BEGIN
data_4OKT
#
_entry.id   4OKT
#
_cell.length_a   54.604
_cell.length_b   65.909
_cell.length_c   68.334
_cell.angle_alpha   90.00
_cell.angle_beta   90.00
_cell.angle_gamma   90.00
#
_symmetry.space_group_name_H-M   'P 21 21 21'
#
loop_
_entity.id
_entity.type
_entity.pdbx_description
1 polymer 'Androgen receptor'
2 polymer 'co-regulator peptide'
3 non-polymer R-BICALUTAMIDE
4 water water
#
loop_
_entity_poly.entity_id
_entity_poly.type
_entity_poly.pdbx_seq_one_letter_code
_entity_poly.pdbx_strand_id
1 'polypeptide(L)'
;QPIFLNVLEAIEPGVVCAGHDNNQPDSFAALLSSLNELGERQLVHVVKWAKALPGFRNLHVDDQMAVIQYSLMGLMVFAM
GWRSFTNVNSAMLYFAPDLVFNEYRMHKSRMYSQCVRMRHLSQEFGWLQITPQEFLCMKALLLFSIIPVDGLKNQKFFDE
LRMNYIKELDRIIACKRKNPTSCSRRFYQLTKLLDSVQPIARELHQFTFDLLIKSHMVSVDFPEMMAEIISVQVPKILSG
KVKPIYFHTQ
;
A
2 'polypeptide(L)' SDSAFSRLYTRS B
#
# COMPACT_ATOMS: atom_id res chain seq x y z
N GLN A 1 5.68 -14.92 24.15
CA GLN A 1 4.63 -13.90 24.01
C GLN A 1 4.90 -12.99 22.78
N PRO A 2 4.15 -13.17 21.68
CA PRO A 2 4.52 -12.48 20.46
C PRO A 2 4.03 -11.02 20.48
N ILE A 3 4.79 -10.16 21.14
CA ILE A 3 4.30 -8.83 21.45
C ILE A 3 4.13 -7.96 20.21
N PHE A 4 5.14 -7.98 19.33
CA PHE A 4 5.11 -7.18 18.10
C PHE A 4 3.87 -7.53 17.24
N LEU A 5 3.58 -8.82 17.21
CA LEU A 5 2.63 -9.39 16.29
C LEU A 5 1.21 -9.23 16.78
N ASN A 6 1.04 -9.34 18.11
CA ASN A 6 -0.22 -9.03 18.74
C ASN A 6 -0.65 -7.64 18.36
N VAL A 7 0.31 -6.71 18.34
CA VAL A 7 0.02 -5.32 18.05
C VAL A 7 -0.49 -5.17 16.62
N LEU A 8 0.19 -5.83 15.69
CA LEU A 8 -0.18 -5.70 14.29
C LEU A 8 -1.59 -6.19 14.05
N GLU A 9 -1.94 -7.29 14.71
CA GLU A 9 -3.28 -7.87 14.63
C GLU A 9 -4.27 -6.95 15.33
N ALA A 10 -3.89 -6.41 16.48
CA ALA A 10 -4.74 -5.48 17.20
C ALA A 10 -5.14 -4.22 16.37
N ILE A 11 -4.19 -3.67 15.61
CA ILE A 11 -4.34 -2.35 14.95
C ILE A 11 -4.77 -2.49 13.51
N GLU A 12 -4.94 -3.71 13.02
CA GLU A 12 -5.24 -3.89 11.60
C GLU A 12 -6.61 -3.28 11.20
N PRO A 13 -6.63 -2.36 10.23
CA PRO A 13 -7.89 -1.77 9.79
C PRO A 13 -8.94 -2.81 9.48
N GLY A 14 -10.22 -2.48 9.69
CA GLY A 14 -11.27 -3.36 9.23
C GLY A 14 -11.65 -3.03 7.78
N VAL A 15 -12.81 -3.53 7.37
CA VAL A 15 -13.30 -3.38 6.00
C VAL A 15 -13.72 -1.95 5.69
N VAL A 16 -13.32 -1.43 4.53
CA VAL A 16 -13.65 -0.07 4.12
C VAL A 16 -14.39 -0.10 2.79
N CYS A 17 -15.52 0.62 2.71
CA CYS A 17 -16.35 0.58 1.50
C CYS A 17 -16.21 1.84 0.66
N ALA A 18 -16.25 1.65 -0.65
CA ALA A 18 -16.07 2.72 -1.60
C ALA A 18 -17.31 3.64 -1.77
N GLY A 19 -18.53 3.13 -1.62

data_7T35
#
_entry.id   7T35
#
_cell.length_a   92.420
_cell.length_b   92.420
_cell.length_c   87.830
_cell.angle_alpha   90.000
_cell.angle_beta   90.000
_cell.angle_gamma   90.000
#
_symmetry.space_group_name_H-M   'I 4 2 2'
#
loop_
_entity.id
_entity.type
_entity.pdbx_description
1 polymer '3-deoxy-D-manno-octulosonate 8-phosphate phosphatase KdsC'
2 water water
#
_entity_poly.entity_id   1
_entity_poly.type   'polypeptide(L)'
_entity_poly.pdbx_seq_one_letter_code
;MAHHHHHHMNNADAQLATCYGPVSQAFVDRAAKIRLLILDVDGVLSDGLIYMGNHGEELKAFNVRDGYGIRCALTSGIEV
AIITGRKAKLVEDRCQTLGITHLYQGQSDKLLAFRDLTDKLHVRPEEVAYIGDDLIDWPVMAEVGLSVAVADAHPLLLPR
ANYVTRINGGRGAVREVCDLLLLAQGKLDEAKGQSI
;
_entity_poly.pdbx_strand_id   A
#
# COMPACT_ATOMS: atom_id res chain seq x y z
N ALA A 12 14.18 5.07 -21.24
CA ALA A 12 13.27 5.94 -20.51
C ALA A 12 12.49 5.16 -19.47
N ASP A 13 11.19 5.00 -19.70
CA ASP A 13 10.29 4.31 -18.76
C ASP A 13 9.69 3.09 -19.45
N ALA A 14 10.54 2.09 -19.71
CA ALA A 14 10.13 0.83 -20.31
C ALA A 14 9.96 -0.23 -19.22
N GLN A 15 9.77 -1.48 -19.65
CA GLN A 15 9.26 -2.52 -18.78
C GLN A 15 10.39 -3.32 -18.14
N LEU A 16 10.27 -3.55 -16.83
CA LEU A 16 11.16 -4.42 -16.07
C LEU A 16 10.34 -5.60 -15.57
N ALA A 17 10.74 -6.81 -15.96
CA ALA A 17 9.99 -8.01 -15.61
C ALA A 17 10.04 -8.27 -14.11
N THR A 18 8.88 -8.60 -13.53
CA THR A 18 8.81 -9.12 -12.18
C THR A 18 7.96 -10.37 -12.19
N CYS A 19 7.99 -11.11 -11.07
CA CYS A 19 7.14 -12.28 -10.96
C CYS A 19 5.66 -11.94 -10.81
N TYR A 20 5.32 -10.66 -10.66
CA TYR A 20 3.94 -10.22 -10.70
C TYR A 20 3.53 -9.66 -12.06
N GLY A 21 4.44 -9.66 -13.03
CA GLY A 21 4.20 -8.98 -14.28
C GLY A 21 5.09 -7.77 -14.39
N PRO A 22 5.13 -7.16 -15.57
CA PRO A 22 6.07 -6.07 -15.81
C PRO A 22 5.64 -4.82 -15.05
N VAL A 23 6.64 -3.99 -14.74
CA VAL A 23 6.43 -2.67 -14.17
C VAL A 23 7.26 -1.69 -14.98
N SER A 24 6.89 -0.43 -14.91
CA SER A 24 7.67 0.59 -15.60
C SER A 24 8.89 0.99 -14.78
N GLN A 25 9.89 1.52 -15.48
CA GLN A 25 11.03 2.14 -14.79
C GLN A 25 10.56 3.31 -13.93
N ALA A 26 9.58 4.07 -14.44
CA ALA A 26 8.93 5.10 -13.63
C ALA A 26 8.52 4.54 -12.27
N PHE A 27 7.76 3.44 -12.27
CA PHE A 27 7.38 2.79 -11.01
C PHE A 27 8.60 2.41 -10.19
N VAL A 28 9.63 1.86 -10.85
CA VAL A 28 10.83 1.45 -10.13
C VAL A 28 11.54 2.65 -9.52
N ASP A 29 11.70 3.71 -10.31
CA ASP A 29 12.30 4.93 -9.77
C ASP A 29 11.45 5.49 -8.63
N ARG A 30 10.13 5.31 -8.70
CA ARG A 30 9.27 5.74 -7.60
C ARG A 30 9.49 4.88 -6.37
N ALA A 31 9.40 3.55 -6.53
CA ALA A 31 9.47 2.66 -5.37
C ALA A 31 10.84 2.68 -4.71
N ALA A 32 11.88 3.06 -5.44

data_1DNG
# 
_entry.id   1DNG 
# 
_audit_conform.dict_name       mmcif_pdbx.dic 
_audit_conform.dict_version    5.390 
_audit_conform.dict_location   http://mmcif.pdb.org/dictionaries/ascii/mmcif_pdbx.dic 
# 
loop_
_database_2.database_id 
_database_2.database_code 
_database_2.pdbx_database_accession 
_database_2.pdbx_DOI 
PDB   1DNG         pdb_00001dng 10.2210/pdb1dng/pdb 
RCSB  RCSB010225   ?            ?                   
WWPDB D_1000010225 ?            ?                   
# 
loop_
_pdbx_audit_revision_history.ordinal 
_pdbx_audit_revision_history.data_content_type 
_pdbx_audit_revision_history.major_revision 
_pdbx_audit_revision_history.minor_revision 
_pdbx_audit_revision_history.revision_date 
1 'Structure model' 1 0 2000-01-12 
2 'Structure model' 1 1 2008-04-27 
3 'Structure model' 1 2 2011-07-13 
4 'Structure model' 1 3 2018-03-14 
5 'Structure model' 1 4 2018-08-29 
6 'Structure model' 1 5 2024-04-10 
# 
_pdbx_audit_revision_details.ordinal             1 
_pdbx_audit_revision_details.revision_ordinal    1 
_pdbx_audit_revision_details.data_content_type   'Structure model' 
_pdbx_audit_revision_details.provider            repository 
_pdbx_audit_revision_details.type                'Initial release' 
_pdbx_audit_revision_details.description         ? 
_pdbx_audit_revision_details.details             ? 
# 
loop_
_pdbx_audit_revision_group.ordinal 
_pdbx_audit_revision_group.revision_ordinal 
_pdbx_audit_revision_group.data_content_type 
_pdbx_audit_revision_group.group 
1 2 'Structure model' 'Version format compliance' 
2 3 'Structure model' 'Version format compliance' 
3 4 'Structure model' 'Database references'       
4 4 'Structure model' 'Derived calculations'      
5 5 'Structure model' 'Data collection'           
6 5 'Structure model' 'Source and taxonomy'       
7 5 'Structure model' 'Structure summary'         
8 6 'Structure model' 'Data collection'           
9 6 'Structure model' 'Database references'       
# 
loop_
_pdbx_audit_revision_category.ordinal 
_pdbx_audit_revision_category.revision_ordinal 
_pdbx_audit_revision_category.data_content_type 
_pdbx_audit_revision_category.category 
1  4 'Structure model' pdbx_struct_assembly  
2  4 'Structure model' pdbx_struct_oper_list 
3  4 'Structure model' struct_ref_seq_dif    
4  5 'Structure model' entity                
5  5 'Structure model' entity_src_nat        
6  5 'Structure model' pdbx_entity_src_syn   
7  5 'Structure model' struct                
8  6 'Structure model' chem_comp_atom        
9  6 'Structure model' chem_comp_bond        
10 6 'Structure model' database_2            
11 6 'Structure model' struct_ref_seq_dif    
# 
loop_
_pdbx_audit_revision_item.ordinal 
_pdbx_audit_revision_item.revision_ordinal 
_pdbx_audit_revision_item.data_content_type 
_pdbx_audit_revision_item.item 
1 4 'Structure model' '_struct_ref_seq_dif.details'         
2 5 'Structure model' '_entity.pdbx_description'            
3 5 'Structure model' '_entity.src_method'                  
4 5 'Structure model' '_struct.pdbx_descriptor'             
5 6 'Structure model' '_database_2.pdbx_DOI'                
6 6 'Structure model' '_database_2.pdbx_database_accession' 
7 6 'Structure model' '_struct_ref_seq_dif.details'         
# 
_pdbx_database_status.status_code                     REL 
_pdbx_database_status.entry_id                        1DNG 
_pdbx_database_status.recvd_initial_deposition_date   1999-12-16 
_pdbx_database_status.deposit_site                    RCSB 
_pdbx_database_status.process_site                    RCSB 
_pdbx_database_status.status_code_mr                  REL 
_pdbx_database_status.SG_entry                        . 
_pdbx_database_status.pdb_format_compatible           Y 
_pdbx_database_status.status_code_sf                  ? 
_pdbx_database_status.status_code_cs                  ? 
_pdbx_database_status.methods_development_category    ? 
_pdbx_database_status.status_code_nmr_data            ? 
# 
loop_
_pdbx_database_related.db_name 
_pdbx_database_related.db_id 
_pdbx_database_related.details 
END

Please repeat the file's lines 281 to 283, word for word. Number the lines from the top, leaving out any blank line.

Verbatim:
_pdbx_database_related.db_name 
_pdbx_database_related.db_id 
_pdbx_database_related.details 